As we rounded off our afternoon, Robin added, “We’re really pleased with where we are right now, although we don’t sit and enjoy our wines often enough ourselves. These are wines for a special occasion, an affordable luxury. We’ve created something to elevate life’s special moments.”

Highweald is an oasis, a relaxed atmosphere, an enjoyable experience, superb wines, and beneath blue skies on summer’s day it was a wrench to leave.

 

Highweald Wine

Deaks Lane, Ansty, RH17 5JBP

01444 417206

www.highwealdwine.com

info@highwealdwine.com

More from Food and Drink

  • Recipe: Sizzling Spare Ribs with BBQ Sauce

    The perfect spare ribs for your summer barbeque!

  • Recipe: Salted Caramel Praline Brownie

    Baker and author of Postal Bakes, Lucy Burton, will have you drooling at these divine brownies.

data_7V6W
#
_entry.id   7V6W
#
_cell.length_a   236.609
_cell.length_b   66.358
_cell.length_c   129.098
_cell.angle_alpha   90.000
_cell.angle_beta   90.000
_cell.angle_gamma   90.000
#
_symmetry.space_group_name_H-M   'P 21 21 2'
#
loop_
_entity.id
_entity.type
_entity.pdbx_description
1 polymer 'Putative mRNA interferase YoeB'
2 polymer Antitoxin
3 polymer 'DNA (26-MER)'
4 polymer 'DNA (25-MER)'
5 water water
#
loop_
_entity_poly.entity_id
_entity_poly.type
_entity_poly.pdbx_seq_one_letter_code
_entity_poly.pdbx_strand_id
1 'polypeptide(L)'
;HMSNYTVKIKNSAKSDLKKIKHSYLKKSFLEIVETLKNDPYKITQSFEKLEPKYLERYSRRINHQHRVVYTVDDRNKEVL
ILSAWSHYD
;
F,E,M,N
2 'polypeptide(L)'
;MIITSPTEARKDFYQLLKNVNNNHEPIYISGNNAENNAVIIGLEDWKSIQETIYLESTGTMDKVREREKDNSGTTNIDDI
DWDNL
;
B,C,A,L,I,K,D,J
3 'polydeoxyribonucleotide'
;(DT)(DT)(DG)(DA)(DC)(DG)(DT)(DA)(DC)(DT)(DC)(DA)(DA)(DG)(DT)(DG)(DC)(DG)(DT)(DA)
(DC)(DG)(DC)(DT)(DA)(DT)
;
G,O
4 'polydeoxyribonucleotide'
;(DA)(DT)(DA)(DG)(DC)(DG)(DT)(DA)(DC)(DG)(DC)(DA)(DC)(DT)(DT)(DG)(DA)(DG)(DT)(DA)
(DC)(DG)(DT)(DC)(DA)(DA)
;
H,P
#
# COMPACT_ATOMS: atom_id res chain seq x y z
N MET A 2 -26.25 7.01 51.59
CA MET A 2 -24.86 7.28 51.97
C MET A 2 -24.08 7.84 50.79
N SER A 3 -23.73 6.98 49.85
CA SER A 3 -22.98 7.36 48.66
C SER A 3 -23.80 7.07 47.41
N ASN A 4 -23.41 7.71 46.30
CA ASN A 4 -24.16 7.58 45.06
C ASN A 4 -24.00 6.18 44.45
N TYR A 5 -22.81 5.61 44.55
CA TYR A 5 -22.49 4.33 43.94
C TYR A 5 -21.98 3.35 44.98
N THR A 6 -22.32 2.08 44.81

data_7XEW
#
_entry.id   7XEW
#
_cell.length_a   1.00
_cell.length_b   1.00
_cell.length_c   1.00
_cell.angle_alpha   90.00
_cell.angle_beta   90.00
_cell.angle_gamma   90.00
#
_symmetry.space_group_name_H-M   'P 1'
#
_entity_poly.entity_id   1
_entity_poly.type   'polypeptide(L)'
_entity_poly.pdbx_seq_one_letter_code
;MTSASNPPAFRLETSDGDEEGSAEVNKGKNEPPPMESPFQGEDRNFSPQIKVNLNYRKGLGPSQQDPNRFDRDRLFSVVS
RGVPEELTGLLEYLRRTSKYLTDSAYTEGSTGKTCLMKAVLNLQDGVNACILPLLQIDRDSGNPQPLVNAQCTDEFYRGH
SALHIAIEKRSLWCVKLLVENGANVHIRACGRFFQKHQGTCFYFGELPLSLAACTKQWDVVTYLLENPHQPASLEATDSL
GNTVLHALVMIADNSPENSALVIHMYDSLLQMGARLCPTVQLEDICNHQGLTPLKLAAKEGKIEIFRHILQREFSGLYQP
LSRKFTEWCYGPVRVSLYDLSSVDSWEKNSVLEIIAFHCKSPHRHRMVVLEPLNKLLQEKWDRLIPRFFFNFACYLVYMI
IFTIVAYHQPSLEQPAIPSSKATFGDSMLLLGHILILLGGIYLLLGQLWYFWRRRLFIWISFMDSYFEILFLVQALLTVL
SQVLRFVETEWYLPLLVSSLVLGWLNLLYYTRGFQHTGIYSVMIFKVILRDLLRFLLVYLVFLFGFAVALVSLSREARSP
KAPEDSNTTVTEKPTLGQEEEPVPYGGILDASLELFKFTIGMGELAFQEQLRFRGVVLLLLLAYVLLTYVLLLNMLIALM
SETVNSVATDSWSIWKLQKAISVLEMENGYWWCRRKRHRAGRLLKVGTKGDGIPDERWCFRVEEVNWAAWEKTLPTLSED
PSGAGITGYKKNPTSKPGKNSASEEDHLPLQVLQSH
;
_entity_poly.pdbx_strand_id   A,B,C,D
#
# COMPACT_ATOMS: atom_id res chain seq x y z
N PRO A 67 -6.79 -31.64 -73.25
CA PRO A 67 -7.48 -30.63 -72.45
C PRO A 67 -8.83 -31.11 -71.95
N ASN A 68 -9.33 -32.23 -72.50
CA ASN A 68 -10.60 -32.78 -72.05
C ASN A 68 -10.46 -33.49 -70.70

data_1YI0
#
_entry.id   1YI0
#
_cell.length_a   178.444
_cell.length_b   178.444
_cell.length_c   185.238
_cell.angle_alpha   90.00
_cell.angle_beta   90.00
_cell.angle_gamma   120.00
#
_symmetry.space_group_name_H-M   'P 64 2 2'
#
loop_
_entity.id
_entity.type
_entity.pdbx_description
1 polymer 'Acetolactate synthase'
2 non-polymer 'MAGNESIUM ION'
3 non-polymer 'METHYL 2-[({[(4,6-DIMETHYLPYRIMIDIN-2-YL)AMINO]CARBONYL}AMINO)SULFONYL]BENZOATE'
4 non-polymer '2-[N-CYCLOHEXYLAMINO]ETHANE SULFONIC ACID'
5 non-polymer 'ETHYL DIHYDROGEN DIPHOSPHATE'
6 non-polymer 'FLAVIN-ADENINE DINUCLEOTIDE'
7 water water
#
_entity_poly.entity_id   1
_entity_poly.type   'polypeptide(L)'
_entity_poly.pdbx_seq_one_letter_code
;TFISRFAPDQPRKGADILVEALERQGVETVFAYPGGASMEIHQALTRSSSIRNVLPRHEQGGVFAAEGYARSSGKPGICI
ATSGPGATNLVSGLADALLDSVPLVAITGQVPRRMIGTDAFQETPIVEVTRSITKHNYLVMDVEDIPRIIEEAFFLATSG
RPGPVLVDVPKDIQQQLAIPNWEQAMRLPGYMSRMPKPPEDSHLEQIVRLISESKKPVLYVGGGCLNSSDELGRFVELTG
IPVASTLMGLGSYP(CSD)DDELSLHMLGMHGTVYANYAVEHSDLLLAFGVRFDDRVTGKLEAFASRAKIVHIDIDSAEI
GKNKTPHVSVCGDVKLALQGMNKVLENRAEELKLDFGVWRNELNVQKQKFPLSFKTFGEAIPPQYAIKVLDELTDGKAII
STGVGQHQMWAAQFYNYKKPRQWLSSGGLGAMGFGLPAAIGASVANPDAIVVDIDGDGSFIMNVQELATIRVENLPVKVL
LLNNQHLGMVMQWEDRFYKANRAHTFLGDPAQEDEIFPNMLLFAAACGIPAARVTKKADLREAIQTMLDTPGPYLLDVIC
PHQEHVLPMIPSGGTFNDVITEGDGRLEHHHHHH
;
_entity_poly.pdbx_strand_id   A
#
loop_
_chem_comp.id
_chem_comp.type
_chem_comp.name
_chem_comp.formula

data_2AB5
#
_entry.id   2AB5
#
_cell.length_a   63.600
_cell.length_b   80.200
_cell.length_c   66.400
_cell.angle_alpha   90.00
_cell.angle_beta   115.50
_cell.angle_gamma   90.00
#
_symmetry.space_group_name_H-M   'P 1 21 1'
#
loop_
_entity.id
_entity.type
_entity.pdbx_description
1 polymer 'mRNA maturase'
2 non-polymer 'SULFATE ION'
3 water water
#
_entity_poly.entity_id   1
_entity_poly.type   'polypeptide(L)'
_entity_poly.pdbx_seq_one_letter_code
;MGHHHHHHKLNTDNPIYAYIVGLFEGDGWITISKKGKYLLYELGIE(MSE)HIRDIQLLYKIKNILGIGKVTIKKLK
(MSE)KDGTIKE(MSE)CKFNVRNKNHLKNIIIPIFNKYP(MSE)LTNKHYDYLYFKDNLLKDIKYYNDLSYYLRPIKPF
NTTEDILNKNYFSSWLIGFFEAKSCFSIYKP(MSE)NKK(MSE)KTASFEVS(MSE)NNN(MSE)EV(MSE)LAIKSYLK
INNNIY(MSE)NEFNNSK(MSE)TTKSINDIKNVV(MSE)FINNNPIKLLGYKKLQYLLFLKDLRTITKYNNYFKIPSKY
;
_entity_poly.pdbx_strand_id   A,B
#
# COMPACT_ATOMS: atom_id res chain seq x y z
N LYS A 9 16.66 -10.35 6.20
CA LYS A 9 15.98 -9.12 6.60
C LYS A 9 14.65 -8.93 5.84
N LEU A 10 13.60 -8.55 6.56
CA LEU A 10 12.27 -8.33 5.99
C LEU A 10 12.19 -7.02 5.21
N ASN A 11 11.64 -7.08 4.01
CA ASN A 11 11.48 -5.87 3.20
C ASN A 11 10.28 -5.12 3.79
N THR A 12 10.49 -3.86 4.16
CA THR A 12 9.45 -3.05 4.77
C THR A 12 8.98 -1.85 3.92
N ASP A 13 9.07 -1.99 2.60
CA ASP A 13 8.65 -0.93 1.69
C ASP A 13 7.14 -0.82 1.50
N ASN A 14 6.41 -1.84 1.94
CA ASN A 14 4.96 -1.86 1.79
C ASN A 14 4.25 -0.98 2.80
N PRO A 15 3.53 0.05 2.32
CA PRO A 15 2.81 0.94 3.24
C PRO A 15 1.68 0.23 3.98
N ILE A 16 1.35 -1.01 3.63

• Recipe: Olive Oil, Pistachio & Lemon Cake

    This simple but delicious cake is made in a food processor, so it takes just minutes to prepare. Serve it with a simple lemon and sugar glaze and sprinkle with a few roughly chopped pistachios and dried rose petals

  • Recipe: Pappardelle with Rose Harissa, Black Olives & Capers

    Pasta is perfect for an easy spring supper and ‘Pappare’ means ‘to gobble up’ in Italian, which is the destiny of this dish! If you prefer a little less spice, then simply reduce the quantity of harissa

  • Mary Berry's Mediterranean All-in-One Chicken

    This is a great way to feed the family as the chicken and veg are all cooked in one very large tray in the oven. It takes only minutes to put everything together then it sits in the oven for under an hour with no fussy finishing off to do and only one pan to wash up.

  • Recipe: Simple Fish Curry